Driving into Los Angeles on a rainy Friday afternoon was perhaps not the most auspicious start to our visit. It is not long before you are confronted by just how big the city is, and how confusing driving around it can be. One wrong turn and our much trusted advisor, our GPS, is left in a state of recalculation, while we are stuck on yet another freeway.
Our explorations led us all over the city. From a rain drenched Santa Monica, up to the Griffith Observatory to check out the view, and some lovely wanderings through Pasadena and Long Beach. The latter two, with the benefit of sunshine, were definitely personal highlights of the Los Angeles area.
The real Orange County
Leaving Los Angeles behind, we continued driving south. As a big fan of The OC many moons ago, I was particularly keen to check out Newport Beach. The area is stunning, and the houses were massive, the streets filled with expensive cars, and to top it off we found the most fantastic lemonade at one of the local shops.
From the Newport Beach pier
California here we come, right back where we started from…
From Newport, we headed through Laguna Beach (the houses were even bigger) and then on to the I5 into San Diego. We booked an Air B’n’B for a week in San Diego, relishing the chance for a break as we prepare for the next stage of our trip.
Our introduction to America started on the steep streets of San Francisco. The sun was shining as we picked up our rental car at the airport, then drove towards the city. With accommodation pre-booked, we could find our feet quickly and start exploring. I rediscovered my appreciation of Blue Moon, and the city welcomed us. A fabulous beginning. Sleep came easily that night, and the next day we started exploring early. Then we were stopped in our tracks – food poisoning. The details are painful, but we were out of action for the next 36 hours… Unfortunately this included missing our pre-booked tickets to Alcatraz!
But slowly we came right, and it was back to exploring. San Francisco is an interesting city. I have met so many people who really love it, and I can see the appeal. I love a city where walking is the norm, and good food is everywhere. However, I have been able to visit a couple of times, and really would not rush to return. For me, there is something missing in the city. That special feeling that around every corner, there is an opportunity for something new and exciting. I do not feel that in San Francisco… Mind you, a bout of food poisoning can hamper one’s views slightly. We did get to explore the Bay Area a little bit, taking our trusty rental car out to see the sights (and drive over the mighty bridge). It is beautiful in the sunshine, and a nice introduction to America.
Travelling south on the PCH
Now, I grew up with the Californian movie ideal. Central to this was an awful lot of sunshine. Unfortunately, someone forgot to pass on this memo and our drive down one of the most beautiful roads in America was somewhat hampered by a rather impressive amount of rain. Therefore, our planned two night trip south ended up being only one, with some extra time added to Los Angeles. However, despite the cold and the rain, we still got to see the beauty of the region. As Ashby got used to driving on the wrong side of the road, we followed the coast along cliff faces, through farmland, and amongst towns. On our overnight stay, we found a spot on a forest road in the Big Sur region to test out the car for sleeping. It was comfortable enough, but a tent is in order for our next stage through the national parks.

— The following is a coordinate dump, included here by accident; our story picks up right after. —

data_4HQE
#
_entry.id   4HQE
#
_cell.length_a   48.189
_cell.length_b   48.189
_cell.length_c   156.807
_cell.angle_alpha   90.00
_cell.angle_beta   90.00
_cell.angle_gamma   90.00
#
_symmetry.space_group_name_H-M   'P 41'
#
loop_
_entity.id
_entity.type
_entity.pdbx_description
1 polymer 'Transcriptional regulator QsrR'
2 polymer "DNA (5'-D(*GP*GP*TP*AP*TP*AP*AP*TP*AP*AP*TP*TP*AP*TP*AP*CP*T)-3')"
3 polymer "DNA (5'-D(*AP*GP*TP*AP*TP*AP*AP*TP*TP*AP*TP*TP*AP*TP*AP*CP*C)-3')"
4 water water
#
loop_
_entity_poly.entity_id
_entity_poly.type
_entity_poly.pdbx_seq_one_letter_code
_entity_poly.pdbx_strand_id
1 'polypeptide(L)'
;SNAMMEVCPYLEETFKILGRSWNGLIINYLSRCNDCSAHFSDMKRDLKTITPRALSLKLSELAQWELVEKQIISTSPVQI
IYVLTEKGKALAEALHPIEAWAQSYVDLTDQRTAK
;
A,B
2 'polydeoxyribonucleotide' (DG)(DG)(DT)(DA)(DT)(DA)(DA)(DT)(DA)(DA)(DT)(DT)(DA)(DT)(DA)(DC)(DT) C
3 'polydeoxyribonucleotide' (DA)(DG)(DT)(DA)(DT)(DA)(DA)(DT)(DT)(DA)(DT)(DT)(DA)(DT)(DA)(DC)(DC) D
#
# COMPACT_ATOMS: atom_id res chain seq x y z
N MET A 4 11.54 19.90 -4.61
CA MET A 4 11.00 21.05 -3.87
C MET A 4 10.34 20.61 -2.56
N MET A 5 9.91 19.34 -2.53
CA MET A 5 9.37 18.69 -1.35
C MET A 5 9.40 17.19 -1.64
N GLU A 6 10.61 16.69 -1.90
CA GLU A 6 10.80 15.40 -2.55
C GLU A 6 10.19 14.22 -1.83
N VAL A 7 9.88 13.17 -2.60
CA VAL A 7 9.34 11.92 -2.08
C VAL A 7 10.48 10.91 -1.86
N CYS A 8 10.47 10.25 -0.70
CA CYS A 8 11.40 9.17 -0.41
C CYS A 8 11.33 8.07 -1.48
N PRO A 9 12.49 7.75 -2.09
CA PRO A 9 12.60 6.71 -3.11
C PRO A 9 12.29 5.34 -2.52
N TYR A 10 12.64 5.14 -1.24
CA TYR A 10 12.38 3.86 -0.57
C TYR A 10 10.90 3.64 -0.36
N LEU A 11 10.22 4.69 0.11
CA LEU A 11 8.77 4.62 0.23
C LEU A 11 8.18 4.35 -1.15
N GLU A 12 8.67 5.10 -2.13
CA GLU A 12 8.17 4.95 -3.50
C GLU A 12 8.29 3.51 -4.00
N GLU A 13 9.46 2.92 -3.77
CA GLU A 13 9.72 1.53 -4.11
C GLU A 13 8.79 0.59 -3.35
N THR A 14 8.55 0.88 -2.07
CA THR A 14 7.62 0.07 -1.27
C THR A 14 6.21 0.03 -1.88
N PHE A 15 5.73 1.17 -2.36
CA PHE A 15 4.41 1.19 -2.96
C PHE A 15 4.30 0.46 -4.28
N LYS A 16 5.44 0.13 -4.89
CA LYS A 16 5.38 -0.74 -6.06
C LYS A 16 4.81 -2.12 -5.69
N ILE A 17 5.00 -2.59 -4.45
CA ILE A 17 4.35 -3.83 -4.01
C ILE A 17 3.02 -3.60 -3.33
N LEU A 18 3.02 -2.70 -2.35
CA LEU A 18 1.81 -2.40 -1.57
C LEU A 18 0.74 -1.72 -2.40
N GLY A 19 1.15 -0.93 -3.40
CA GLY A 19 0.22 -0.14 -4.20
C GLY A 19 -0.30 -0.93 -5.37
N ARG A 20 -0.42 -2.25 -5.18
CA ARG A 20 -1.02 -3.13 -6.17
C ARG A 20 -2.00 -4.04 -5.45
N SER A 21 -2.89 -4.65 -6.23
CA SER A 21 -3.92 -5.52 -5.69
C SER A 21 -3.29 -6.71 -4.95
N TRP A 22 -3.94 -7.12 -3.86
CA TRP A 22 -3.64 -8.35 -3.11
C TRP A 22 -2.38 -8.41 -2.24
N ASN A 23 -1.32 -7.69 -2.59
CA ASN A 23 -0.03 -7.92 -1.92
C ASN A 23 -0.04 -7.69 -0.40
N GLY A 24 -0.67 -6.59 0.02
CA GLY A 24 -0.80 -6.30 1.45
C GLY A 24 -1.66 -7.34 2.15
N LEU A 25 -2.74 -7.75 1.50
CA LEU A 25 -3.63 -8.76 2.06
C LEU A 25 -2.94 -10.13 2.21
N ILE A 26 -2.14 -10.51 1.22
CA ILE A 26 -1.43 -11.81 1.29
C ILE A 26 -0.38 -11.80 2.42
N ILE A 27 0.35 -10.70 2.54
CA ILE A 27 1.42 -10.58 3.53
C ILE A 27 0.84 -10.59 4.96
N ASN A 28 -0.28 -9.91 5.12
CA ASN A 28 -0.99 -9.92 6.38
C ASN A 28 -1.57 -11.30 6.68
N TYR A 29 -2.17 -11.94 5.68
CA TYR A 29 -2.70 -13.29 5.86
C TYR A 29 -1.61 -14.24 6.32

The second day was annoyingly wet, and we ended up just pushing through to Los Angeles. Thankfully, I think the really beautiful stuff was enjoyed on the first day.
Colour bursts through the city. It is hidden around corners, brightening walls and walkways. Between the grey of rubble and steel, new life is evident throughout.
There is no hiding the dramatic consequences of a multitude of earthquakes hitting Christchurch. Nearly five years on, the city still has the open wounds. Where buildings once stood, gaping holes are now blocks of rubble to navigate. The roads can be challenging to navigate with roadworks and traffic cones aplenty. On first glance, the city is scarred.
But by lifting one’s gaze just a smidge, it becomes clear that to write off this city is too simplistic. It is a city in a state of beautiful evolution. A giant art gallery of street art, peppered with exciting, new food options. The Avon River still gracefully snakes through the city centre, and new steel structures continue to grow out of the footprint of what has gone before. Wandering the central city, there is a life to Christchurch that is extraordinary. Observing a city evolving like this is a special moment; it will never again look quite like it does today. Tomorrow, there will be a little more built, it will grow and settle into itself once again. Eventually, this evolution will reach its natural end. It will become the new normal and people will tell stories of this time of change.
The earthquakes of 2011 destroyed a city, but the people of Christchurch have led that in a new direction. One of New Zealand’s largest cities, it is becoming a vibrant and exciting city – one I am proud to call my hometown.